“We moved forward in a field new to us, and in Clarke, Modet & Cº we found specialists always willing to provide the support and advice we needed.”

Molinos Agro, which is a historic leader in the Argentine agroindustry, has turned into one of the largest soybean processors with a mill capacity of 6 million tons per year. During the last couple of years, it has made investments to increase its productivity, improve and introduce technological innovations that have both strengthen and consolidated its position in the industry. In 2012, with the assistance of Clarke, Modet & Cº, it obtained its first patent in its century-long history. 

– What was the IP issue you needed to solve and why did you resort to Clarke, Modet & Cº?

Through our program Open Innovation, a local laboratory introduced us to an initiative: they had developed a product to combat salmonella —a bacterium that poses serious problems to the animal feed chain. Molinos produces protein soy flours precisely intended for that market, and given that we had experienced difficulties of this nature, that technology seemed to offer a possible solution.

The development was at laboratory scale and the registration process had already been started over a year before. So, we devised a plan to assess the product, and simultaneously started to analyze the subject of patents. As we lacked in-house assistance with enough experience to handle such a case, we reached out to Clarke, Modet & Cº, who had already handled the previous process. By then, we began to explore the implications of an eventual transfer to Molinos and the subsequent management of a patent.

And so, we moved in that direction: first we ran tests at laboratory scale, then at pilot scale, and finally, at semi-industrial scale. When we found that it worked, a contract was drawn up, subject to the condition that the product gave all the expected results, which of course included the transfer of ownership rights on the application to Molinos. We built a fermentation plant and we made investments to begin the industrial scale production. We ran tests and it worked very well. We first used it in 2012, and shortly afterwards, the patent was granted.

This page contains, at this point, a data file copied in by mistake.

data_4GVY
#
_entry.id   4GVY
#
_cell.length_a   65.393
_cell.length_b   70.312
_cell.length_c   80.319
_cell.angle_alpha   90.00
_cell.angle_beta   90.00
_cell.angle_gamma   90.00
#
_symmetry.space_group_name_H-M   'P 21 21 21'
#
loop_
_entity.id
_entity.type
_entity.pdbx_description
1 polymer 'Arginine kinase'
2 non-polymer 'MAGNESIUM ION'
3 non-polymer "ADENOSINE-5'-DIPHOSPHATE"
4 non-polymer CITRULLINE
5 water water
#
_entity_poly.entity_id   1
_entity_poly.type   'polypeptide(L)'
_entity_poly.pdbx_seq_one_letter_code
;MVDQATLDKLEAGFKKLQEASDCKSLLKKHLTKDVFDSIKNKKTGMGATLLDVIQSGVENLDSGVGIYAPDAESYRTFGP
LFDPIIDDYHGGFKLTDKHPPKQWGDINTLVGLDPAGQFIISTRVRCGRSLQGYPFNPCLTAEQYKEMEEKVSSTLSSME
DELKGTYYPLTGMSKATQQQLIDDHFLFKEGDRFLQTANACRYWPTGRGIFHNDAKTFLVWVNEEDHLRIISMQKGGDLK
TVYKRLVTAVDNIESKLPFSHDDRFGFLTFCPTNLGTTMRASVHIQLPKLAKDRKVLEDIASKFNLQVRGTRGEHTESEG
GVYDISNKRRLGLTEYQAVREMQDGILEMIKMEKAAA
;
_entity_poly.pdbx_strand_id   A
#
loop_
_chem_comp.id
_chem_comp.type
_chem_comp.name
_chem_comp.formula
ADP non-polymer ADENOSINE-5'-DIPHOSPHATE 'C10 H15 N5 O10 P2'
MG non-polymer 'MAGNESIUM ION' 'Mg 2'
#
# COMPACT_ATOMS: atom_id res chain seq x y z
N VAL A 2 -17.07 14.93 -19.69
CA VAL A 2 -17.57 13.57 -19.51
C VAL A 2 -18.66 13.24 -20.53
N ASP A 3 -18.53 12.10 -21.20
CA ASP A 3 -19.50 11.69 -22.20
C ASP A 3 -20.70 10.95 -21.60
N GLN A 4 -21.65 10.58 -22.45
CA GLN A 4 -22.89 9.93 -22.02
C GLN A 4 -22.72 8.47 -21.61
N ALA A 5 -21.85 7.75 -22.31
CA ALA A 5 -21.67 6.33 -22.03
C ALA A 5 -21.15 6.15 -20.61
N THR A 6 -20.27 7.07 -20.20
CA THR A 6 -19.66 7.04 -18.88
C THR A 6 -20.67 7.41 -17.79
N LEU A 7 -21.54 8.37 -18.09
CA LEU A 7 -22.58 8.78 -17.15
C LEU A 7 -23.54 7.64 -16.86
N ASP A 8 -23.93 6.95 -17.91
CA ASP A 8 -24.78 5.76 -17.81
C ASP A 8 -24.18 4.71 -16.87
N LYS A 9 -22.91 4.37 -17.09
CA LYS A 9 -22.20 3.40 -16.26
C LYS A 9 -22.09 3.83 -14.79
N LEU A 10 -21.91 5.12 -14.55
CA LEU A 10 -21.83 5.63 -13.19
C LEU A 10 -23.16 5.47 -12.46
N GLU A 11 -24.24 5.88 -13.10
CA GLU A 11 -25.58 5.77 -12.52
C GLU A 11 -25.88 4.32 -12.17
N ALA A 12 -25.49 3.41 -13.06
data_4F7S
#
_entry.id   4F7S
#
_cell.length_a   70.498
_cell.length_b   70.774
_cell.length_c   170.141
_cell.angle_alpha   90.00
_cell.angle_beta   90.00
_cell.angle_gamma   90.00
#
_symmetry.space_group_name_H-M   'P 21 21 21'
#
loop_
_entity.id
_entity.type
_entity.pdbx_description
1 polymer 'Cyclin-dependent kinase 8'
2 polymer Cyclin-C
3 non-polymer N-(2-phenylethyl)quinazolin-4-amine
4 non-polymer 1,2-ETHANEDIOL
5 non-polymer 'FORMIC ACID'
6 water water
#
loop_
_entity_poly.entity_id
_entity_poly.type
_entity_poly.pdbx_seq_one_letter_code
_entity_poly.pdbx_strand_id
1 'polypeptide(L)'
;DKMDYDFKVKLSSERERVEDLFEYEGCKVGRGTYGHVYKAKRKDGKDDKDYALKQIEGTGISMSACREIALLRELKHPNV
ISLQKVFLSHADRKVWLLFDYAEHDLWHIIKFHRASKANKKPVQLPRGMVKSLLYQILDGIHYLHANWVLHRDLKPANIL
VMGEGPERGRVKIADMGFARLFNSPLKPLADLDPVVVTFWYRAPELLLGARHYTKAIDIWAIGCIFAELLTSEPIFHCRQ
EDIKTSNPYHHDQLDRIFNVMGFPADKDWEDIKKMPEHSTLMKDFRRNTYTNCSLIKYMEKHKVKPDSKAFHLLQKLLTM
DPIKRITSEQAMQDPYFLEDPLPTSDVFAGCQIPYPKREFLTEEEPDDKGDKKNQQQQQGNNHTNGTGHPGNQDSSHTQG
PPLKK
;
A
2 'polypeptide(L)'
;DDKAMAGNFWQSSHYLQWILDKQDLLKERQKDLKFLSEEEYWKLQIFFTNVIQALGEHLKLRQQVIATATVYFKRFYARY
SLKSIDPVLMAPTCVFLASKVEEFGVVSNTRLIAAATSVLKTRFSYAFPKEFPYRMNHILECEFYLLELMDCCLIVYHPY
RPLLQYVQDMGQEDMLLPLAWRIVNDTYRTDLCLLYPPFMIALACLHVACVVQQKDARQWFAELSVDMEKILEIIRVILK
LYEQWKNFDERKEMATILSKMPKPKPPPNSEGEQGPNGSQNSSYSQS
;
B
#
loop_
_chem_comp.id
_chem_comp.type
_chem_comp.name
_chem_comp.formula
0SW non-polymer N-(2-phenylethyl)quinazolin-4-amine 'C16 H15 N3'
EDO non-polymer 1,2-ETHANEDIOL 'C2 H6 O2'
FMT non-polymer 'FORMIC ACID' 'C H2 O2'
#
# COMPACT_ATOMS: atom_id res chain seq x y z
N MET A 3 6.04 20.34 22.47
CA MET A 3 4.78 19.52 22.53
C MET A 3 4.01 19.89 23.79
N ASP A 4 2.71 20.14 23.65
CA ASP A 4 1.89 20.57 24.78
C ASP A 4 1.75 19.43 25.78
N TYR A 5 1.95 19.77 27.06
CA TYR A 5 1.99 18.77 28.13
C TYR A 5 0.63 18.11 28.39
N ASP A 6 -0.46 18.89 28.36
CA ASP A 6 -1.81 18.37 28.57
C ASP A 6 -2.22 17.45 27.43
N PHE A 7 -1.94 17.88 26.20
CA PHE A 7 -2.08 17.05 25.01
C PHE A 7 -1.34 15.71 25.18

The advice provided by Clarke, Modet & Cº was of utmost importance throughout the entire process. It is a company that understands the field, and as difficulties, questions and doubts on how to proceed arose, it always stood closely by our side, offered precise answers and gave us technical assessment on the different scenarios and points that for our own field of experience we had not developed.

– What difficulties did you encounter and how did you overcome them?

The difficulties we faced were those inherent to such a complex process. I would rather say we moved forward in a field new to us and having the opportunity to count on Clarke, Modet & Cº helped us because we found specialists always willing to provide the support and advice we needed.

– What was the outcome?

In terms of results, the patent was granted, and it was the first patent of Molinos in its 115-year history. Internally, it was a milestone, and that set the stage for working on other undertakings: during that time, we recruited a biotechnologist with a wealth of experience, we further developed the product and filed a new application in Europe, where —once again with the assistance of Clarke, Modet & Cº— we filed a PCT application. We are currently going through the national phase in several countries and the process continues its due course.

Now, we are moving towards other undertakings.  We are conceiving some projects aimed at generating certain biotechnology products, where the team of Clarke, Modet & Cº constantly advises us, especially regarding the implications of intellectual property protection and the difficulties that may arise in that area — both controversial and accurate— concerning the extent of overlap in exiting patents vis-à-vis the product you intend to protect. In that regard, we have also enjoyed a strong support that has contributed to avoid mistakes.